Money Laundering: Charges, Penalties & Defense

Money laundering defense attorney - David J. Kramer

Are you being investigated for money laundering?

As an example, you have probably heard or read about the scandal involving a man named Rick Singer. Singer and wealthy parents, among them some famous actors and actresses, employed various illegal means of getting their children enrolled in prestigious colleges.

Actress Lori Laughlin and her husband, fashion designer Mossimo Giannulli, have more recently been in the news as media has covered their indictment proceedings in Boston. They have been indicted for, among other things, money laundering.  

The money laundering charge stems from the fact that this couple paid Mr. Singer for his help in the college admission schemes. They did this by donating to his supposed charity and funneling money through his corporation. They also brought funds in from outside of the United States for this purpose.

A Crime Connected To Other Crime

The indictments of Ms. Laughlin and her husband are not representative of most money laundering that goes on today.

According to Investopedia, money laundering can be done very easily online. In addition, the anti-money-laundering laws are slow to catch up because they are all based on the detection of stolen or “dirty” money as it passes through banks and banking institutions.

All money laundering happens because criminals need a way to make large amounts of money that have been generated through illegal activity appear as a legitimate source of income.

The following illegal activities could include:

  • Drug trafficking
  • Human trafficking
  • Terrorist Funding

Online Money Laundering

Additionally, here is a list of some of the ways criminals have found to launder money online:

  • Peer to peer transfers with mobile phones.
  • Proxy servers and anonymizing software – making an IP address almost impossible to detect.
  • Online auctions & sales.
  • Gambling websites.
  • Virtual gaming sites – real money is converted to gaming money and then back again into real money.
  • Cryptocurrencies like Bitcoin – which are increasingly being used in criminal enterprises because of the relative anonymity of its owners.

Organized Crime

The process of laundering money involves three steps:

  • Placement
  • Layering, and
  • Integration

A criminal organization needs to place dirty money into the system so it can be used. It does this by some of the methods discussed above and others I will list below.

It also needs to conceal where it came from through bookkeeping tricks or – as mentioned above – using a hidden IP address online.

Here are some more typical ways criminals have used to launder money:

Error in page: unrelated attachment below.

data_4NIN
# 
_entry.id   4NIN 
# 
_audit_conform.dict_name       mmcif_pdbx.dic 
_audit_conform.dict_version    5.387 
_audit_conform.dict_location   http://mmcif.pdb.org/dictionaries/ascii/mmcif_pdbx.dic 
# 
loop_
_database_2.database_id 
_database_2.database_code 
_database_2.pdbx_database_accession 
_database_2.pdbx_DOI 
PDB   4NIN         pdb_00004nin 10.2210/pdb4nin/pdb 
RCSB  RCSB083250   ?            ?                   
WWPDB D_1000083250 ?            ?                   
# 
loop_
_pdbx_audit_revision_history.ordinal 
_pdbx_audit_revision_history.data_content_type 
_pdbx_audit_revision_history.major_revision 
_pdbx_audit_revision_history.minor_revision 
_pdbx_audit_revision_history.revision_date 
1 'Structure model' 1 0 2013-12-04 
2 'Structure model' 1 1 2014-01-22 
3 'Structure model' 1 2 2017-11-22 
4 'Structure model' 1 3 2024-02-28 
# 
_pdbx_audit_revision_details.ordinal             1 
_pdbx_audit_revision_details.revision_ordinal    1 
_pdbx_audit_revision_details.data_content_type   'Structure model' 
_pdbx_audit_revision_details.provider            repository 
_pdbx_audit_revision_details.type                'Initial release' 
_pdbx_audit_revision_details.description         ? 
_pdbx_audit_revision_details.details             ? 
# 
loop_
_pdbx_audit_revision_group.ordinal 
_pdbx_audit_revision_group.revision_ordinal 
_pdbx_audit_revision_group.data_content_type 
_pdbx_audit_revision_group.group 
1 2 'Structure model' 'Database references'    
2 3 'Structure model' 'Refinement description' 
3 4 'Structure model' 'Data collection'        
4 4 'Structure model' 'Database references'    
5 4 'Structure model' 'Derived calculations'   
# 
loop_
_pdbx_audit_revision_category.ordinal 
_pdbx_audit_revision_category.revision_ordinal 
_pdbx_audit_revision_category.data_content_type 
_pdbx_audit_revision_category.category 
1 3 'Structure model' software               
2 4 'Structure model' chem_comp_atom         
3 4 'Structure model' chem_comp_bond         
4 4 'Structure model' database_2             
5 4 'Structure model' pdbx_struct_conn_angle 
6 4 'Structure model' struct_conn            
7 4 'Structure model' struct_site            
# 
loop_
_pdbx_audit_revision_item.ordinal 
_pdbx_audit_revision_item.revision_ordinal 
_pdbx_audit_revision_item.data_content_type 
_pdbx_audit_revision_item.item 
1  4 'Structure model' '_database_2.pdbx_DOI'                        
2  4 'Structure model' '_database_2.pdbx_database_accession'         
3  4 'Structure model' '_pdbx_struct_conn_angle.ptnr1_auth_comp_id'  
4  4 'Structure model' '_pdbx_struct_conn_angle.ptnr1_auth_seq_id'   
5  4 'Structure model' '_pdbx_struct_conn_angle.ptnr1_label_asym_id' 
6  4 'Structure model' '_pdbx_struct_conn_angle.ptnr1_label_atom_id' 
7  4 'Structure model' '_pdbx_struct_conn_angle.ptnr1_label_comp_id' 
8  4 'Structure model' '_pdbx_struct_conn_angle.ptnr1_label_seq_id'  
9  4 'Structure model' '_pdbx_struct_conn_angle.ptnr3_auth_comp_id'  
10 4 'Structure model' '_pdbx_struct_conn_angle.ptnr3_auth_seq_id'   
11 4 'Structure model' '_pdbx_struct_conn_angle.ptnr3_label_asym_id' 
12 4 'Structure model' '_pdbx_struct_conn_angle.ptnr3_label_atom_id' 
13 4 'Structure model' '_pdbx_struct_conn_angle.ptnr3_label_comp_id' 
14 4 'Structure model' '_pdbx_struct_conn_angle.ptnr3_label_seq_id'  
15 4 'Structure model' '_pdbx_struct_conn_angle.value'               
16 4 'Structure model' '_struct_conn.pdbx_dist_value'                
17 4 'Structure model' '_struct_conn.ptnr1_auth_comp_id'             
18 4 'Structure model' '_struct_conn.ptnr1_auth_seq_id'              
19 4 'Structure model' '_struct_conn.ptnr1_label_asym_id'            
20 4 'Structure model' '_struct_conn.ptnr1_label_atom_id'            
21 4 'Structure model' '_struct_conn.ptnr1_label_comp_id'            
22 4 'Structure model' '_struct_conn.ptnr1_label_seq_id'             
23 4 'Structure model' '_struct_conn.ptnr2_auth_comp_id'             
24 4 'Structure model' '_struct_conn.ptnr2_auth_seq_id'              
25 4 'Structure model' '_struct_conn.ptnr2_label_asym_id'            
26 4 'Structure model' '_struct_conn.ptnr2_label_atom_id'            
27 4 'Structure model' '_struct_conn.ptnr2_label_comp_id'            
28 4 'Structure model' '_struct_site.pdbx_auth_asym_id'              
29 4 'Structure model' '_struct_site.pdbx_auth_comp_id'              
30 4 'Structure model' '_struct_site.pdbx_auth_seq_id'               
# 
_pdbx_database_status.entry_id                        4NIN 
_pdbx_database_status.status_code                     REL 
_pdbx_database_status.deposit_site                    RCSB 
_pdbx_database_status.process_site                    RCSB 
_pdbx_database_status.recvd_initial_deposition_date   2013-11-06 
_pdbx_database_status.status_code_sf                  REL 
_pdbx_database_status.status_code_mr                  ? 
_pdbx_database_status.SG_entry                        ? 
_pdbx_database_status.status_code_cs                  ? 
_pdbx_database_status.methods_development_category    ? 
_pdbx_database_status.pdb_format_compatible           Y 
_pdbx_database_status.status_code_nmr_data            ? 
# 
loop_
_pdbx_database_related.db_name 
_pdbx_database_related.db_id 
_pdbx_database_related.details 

• Using a legitimate cash-based business as a front and inflating the daily total
  • Breaking up large amounts of cash into multiple small deposits in many accounts – called “smurfing” or “structuring.”
  • Currency exchanges
  • Wire transfer
  • Cash smugglers into other countries with less enforcement
  • Gems and gold
  • Investing in assets and selling them
  • Gambling
  • Counterfeiting
  • Shell companies

Penalties for Money Laundering

Money laundering has a close connection to other illegal activities and now terrorism, and the amounts of money represented are enormous (an estimated $2 trillion annually).

Therefore, many governments have increased their efforts to detect and combat money laundering. One of the ways they do this is by requiring banks to report suspicious activity.

There are several task forces, both in the United States and internationally, involved in detecting and prosecuting money launderers.

In the state of Michigan, money laundering penalties are arranged by degrees:

First-degree:

Felony. Penalty: up to 20 years in prison, and/or a fine of up to $500,000.00, or twice the value of the money laundered.

Second-degree:

Felony. Penalty: up to 10 years in prison, and/or a fine of up to $100,000.00, or twice the value of the money laundered.

Third-degree:

Felony. Penalty: up to 5 years in prison, and/or a fine of up to $50,000.00, or twice the value of the money laundered.

Fourth-degree:

High court misdemeanor. Penalty: up to 2 years imprisonment, and/or a fine up to $10,000.00, or twice the value of the proceeds. In Michigan, a high court misdemeanor is treated as a felony.

Criminal Defense Attorney for Money Laundering Charges

If you are being investigated or accused of money laundering, contact an experienced criminal defense attorney today. The penalties for being found guilty of this crime are potentially very severe.

Contact the The David J. Kramer Law Firm, PLLC today.

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